When you purchase any raw materials as inputs to manufacture and sell your commodity, you end up paying tax on such input material. The tax you paid on the purchase of such input material is called Input Tax. At the time of supply of the finished goods, you are required to pay corresponding tax in respect of the finished good or output. However, to pay tax on such finished goods you can avail the deduction of the tax that you have already paid on input materials (used in the manufacturing of finished goods) and just pay the balance as the net tax liability. In this article we will discuss in detail about GST Input Tax Credit Example.
The 3 GST credits can be used to offset one another.
Credit of CGST
Credit of SGST
Credit of UTGST
Credit of IGST
Note: SGST credit cannot be used to set off CGST and vice versa.
Input Tax Credit can be claimed by a person who is registered under GST and fulfils the prescribed conditions:
No Input Tax Credit will be available if depreciation has been claimed on capital goods.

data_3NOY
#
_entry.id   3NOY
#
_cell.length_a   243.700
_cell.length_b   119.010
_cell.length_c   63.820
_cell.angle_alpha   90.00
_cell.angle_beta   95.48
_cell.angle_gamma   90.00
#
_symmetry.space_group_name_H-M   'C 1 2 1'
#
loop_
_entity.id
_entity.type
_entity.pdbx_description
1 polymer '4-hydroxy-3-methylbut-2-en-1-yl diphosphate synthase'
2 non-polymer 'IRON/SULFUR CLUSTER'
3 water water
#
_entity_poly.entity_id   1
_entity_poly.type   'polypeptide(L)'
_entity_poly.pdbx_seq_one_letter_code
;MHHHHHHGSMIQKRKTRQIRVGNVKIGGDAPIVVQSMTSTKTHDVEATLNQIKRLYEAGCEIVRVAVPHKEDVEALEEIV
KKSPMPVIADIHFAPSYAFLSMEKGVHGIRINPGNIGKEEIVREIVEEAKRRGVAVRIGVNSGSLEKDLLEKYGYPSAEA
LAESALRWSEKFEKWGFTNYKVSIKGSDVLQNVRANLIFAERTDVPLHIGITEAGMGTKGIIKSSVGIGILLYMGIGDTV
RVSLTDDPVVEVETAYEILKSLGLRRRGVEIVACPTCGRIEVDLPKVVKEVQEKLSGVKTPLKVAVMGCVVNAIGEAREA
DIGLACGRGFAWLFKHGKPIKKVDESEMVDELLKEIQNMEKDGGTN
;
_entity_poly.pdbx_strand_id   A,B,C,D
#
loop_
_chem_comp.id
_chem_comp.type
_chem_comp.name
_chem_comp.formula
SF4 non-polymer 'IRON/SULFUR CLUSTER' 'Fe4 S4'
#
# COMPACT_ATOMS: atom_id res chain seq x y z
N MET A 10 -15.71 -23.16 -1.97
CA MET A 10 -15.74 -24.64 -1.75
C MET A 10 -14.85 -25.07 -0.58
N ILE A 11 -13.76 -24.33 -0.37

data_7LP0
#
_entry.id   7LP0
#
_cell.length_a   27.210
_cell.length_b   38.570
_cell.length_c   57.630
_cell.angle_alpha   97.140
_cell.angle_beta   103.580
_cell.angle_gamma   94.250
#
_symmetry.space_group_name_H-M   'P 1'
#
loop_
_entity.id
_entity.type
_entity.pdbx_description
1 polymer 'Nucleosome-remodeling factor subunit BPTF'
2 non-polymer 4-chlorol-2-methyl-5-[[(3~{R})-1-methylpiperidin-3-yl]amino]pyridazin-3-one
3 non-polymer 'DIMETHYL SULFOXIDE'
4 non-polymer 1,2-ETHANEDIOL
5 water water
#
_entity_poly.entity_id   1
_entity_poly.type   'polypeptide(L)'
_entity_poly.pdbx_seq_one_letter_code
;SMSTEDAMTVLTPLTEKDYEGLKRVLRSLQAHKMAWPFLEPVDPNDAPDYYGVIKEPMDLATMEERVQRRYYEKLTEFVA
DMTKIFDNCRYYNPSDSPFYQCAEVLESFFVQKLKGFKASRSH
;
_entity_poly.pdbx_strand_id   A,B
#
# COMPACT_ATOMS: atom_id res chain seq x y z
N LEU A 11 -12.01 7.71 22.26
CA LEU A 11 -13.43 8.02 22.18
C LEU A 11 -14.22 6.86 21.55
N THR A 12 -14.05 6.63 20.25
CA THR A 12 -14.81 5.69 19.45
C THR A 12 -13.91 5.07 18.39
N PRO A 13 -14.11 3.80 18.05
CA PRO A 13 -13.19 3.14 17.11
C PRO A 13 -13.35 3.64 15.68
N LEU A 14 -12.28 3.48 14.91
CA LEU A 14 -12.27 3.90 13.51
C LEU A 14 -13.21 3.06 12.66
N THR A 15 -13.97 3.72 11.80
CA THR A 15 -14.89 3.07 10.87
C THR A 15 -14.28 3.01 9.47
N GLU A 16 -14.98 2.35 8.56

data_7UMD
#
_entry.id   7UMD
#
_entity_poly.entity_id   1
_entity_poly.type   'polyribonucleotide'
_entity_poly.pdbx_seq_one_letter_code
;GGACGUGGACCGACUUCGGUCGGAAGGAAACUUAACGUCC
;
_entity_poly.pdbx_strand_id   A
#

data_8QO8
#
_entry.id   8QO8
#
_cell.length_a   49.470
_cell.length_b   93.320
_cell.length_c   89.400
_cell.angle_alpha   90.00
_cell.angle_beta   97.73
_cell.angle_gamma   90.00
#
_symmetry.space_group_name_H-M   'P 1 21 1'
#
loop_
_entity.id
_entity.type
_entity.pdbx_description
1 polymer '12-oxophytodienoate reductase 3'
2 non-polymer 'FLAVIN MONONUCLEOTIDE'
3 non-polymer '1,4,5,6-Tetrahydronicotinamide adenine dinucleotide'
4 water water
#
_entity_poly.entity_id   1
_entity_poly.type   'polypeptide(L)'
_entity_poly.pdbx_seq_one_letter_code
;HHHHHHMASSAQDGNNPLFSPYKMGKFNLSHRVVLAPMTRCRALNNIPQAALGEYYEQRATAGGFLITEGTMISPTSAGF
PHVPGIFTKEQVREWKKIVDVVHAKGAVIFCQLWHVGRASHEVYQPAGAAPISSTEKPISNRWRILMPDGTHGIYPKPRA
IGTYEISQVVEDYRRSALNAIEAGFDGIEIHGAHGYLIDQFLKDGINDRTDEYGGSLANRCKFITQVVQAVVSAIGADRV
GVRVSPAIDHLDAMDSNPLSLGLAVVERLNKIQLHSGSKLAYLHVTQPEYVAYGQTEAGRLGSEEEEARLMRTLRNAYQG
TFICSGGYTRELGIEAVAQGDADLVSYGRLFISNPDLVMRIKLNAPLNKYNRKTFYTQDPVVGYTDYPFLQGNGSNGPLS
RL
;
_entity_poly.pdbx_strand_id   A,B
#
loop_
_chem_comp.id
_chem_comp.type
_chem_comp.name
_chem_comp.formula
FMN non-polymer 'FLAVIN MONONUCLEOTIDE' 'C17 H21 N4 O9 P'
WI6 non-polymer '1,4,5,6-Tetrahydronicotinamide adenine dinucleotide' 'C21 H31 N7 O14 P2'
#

At every stage of the supply chain, the buyer of the goods or service gets credit for the input tax paid, and he can use it to offset the GST payable on the output which is required to be paid to the Centre and State governments. To understand this Input Tax Credit concept better, let’s take the help of an illustration of a company called XYZ Ltd which sells custom-made tyres.
XYZ purchases rubber worth Rupees 40,000 from ABC Ltd. at a GST rate of 12.5%. Thus, the input tax paid by XYZ Ltd is Rupees 5.000.
XYZ sells the manufactured tyres for Rupees 80,000 at a GST rate of 12.5%, making the total selling price Rupees 90,000 (Rupees 80,000 + Rupees 10,000).
Thus, the tax that XYZ ltd owes to the government = Output tax – Input tax credit = Rupees 10,000 – Rupees 5000 = Rupees 5,000